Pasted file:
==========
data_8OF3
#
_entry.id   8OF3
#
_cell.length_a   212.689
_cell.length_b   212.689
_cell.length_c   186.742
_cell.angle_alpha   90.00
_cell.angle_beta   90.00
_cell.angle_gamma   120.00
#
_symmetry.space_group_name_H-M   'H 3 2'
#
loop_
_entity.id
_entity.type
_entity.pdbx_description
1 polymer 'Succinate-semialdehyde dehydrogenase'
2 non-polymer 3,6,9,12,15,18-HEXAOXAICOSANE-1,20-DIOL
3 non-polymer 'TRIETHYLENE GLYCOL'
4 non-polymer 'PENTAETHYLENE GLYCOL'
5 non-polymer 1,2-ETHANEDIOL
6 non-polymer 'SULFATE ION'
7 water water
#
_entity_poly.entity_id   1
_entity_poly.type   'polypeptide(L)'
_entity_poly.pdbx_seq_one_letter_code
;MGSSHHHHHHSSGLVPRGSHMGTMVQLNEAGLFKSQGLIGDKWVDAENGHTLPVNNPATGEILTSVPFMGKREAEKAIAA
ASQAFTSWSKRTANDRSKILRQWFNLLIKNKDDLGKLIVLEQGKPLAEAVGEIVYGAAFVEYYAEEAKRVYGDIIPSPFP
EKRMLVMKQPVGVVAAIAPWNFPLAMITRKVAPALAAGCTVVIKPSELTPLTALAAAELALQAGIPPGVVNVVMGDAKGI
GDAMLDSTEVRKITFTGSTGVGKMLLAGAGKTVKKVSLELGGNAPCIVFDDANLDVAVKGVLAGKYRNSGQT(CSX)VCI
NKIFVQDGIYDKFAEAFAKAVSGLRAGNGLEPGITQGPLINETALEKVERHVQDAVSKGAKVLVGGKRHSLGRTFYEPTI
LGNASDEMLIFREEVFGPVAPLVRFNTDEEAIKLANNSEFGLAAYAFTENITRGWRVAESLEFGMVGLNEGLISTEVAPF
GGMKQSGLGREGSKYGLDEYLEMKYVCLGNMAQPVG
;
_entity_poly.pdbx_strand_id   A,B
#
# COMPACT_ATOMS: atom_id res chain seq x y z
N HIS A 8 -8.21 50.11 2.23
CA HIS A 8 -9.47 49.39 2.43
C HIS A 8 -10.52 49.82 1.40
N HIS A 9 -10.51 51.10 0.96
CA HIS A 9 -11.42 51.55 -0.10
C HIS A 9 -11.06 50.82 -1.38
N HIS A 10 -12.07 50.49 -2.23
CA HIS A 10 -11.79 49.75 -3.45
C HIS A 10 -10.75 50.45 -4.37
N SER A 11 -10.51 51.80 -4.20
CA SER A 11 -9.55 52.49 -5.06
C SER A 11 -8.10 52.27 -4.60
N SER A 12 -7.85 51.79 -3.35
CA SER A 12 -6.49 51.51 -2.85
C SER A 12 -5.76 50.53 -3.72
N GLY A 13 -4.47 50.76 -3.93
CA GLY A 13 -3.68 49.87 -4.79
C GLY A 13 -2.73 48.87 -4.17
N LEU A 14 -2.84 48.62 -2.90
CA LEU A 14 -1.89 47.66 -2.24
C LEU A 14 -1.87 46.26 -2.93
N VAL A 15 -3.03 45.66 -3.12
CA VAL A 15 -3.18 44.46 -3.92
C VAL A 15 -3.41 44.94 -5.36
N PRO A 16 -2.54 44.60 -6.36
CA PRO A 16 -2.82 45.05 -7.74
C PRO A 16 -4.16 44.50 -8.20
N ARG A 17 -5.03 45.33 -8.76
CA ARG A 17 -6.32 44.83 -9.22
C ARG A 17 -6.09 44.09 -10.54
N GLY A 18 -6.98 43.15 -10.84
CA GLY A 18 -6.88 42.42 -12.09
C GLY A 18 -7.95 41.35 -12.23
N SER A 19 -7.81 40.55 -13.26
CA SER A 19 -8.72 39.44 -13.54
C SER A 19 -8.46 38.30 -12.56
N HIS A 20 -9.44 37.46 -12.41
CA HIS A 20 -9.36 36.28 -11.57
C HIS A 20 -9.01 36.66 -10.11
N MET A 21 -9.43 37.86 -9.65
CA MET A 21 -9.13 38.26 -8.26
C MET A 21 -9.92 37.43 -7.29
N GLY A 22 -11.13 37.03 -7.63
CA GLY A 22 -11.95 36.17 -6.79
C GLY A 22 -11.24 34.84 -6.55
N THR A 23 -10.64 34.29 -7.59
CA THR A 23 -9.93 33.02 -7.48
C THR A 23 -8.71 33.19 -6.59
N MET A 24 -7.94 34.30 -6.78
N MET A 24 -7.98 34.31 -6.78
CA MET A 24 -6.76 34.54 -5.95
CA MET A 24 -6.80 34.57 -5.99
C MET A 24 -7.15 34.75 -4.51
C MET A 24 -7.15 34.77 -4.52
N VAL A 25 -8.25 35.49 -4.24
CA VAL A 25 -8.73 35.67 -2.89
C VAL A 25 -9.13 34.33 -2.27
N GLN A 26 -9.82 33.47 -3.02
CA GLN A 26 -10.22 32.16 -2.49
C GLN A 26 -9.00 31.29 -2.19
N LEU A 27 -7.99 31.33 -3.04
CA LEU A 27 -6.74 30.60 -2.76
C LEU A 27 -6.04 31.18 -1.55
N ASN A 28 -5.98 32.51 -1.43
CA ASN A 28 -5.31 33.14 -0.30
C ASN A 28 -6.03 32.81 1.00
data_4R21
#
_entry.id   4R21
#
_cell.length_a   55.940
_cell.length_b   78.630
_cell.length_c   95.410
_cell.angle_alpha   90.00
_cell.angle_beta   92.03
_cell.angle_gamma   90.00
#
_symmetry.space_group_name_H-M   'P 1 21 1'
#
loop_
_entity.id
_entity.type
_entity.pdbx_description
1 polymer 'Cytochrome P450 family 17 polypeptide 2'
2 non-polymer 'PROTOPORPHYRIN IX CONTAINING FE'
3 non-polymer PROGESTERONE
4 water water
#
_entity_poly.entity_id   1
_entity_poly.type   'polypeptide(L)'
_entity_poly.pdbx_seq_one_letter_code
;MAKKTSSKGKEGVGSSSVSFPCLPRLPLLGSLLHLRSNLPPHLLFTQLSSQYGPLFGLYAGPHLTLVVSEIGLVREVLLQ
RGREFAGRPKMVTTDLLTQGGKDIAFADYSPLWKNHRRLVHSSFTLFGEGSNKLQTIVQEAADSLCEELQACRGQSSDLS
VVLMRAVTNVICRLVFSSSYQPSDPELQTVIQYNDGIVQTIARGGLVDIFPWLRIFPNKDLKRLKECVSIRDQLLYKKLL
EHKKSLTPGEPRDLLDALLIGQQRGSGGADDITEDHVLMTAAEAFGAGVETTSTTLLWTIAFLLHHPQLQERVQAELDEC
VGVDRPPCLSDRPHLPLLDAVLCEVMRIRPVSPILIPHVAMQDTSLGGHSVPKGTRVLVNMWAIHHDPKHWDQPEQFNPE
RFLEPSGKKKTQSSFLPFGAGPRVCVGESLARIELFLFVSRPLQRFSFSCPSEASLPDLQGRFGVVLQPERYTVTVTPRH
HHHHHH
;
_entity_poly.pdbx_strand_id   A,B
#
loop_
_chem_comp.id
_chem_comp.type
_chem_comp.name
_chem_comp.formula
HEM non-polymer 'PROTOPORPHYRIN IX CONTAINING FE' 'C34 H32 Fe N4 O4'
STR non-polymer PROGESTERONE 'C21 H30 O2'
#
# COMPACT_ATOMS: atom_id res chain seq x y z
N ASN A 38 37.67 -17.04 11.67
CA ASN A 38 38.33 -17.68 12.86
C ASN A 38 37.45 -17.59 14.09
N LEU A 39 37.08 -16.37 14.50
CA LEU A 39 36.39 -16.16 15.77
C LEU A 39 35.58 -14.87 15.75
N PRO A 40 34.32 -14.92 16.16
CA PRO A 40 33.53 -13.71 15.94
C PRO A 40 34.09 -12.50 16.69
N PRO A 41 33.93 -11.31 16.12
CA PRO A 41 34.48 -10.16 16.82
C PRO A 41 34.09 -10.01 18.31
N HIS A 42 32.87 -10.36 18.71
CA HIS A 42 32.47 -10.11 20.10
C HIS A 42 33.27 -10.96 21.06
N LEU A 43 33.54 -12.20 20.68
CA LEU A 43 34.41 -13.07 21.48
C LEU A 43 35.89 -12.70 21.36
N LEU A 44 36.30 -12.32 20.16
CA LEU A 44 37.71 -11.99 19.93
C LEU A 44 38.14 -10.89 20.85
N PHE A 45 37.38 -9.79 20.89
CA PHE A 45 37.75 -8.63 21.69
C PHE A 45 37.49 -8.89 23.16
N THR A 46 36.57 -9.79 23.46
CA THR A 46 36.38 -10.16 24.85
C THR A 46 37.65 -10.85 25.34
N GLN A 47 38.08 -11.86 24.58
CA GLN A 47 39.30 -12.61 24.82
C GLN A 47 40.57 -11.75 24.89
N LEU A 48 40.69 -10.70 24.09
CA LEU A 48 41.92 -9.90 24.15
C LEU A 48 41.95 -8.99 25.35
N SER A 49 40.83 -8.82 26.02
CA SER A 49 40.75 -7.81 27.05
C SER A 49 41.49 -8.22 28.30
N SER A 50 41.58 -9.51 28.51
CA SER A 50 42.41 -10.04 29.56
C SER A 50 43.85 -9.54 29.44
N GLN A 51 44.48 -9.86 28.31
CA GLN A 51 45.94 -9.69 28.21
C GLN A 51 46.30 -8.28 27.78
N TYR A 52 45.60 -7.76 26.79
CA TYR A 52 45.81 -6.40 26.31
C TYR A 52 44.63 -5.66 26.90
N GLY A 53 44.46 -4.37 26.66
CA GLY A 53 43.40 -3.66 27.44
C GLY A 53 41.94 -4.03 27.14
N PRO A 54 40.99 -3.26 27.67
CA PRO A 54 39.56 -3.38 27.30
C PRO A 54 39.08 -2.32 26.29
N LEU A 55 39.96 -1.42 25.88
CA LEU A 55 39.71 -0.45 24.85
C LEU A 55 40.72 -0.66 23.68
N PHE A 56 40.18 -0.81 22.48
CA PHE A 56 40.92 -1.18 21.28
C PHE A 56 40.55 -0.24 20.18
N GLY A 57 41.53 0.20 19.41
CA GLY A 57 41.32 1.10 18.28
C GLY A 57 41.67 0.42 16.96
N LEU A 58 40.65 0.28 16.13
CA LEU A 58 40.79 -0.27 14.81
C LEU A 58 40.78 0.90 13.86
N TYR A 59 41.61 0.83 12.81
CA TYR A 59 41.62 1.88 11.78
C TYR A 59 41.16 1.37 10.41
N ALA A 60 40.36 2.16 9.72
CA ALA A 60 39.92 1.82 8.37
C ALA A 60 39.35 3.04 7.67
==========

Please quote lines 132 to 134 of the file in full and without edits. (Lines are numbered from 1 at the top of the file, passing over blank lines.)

RGREFAGRPKMVTTDLLTQGGKDIAFADYSPLWKNHRRLVHSSFTLFGEGSNKLQTIVQEAADSLCEELQACRGQSSDLS
VVLMRAVTNVICRLVFSSSYQPSDPELQTVIQYNDGIVQTIARGGLVDIFPWLRIFPNKDLKRLKECVSIRDQLLYKKLL
EHKKSLTPGEPRDLLDALLIGQQRGSGGADDITEDHVLMTAAEAFGAGVETTSTTLLWTIAFLLHHPQLQERVQAELDEC